By Betsy Craig with help from Lacey Palmer
Just when gluten-free has begun to be manageable for most and the world knows it’s a need for those with Celiac disease and a choice for others, along comes a number of new ways the world is wanting to eat. We have seen some of these diets build slowly and get more popular, while others have exploded onto the food service industry. I have seen this happen firsthand, and now even more so since even the most mainstream of our clients are asking for these specialty menus from our nutrition department. Here is a very brief overview of what they are, and a simplified version of what each means.
Whole30 is a dietary pattern meant to “cleanse” the body. The goal is to eliminate any foods that may be inflammatory or may disrupt the digestive systems. This pattern is followed for 30 days in order to reboot the metabolic system. This includes abstaining from all forms of added sugar, all legumes, all alcohol, nearly all types of dairy, and both processed and whole carbohydrates. Whole30 encourages a diet rich in lean meat, seafood, eggs, vegetable, fruits, and natural fats. This diet does not focus as much on quantity of certain types of foods, as much as it does on the quality of the foods.
The Paleo diet is based off of the principle that people, to be at their healthiest, should eat a diet similar to our Paleolithic ancestors. The hunter/gatherer lifestyle is what the human body evolved with and what we should be consuming. The diet claims the rise in obesity and chronic metabolic diseases can be traced to the beginning of the Agricultural Revolution. The diet is rich in lean meats (both exotic and certain cuts of domestic), seafood, fruits, and all non-starchy vegetables. This diet is lower in carbohydrates than many other diets (still at a moderate level however), rich in protein, and moderate in healthy fats.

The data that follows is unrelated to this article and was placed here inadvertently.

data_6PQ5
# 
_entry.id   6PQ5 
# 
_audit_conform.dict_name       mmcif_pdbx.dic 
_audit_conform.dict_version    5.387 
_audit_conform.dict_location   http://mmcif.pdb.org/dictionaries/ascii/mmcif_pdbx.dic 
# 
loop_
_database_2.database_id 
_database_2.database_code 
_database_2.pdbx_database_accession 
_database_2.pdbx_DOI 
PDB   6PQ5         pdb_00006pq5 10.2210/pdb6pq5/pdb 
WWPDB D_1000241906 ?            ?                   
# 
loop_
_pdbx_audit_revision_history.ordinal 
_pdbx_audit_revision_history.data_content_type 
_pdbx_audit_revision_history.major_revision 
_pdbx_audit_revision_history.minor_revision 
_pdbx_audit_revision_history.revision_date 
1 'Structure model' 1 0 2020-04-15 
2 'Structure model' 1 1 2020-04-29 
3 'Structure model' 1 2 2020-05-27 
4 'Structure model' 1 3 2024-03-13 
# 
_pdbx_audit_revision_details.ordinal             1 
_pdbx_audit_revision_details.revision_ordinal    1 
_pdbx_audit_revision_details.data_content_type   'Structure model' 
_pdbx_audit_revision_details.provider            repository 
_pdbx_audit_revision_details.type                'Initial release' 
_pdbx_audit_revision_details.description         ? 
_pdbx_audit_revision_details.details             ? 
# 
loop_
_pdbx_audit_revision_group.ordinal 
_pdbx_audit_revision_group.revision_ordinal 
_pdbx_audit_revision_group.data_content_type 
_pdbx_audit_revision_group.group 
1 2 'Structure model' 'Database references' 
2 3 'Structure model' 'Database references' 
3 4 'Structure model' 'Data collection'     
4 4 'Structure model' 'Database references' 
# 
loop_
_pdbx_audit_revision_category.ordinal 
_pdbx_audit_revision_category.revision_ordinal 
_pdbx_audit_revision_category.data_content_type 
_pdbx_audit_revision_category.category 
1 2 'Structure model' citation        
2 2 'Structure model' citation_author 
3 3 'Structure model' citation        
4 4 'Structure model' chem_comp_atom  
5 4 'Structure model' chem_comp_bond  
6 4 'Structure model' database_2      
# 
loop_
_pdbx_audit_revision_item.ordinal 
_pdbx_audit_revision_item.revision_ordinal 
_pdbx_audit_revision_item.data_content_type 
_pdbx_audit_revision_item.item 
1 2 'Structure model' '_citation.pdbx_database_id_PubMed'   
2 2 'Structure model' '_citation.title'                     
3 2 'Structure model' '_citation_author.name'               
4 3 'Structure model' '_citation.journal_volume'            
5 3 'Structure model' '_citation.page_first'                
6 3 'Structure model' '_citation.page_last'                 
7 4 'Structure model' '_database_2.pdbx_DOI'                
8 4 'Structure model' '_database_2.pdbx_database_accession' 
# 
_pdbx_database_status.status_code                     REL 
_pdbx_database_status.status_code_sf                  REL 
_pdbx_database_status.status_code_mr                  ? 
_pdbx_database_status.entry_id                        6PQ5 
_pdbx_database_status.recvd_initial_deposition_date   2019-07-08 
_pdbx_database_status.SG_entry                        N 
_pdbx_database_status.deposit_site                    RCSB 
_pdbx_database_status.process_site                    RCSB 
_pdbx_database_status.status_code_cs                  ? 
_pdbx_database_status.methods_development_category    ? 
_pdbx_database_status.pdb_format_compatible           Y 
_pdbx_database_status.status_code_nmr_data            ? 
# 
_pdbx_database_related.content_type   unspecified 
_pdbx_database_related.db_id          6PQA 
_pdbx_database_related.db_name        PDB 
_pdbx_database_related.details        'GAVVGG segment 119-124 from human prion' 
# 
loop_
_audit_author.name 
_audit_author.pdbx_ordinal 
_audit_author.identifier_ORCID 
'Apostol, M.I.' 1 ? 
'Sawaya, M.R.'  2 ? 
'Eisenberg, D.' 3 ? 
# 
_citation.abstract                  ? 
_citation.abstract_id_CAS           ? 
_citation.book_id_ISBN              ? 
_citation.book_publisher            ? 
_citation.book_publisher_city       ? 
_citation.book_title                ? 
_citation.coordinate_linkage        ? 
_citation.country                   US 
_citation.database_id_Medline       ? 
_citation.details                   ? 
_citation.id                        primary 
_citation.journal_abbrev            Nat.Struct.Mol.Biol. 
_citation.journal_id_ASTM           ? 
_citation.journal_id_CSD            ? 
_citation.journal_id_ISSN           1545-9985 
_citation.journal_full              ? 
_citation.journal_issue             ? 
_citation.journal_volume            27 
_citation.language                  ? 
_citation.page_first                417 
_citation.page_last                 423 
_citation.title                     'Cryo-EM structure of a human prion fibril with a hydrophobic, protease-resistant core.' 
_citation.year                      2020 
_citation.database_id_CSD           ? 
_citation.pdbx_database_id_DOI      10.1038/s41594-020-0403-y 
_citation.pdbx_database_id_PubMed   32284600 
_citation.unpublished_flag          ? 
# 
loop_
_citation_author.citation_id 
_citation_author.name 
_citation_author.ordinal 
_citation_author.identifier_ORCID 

The Ketogenic diet is a high fat, low carb, and moderate protein diet. Originally adapted as a medical diet, the keto diet has gained speed in recent years as a new lifestyle diet and a tool for effective weight loss. A typical keto diet consumes no more than 20-50 grams of carbohydrates per day. This low amount forces the body to enter ketosis, where fat (being broken down into ketones) is being used as the primary energy source.
The general public is looking to know what’s in their food. Striving to have menu items Free-From things like genetically modified organisms (GMOs), antibiotics, hormones, preservatives, and/or other additives. Additional investigation to know where they are eating “clean” ingredients has become even more important to the menu consumers.
Still popular and in some cases holding very steady are gluten-free, vegan and vegetarian. All popular across many different types of cuisines, diets and lifestyles. What can I say, the public wants choices and it’s our job to offer them some! Or maybe that’s just the nutrition geek in me talking….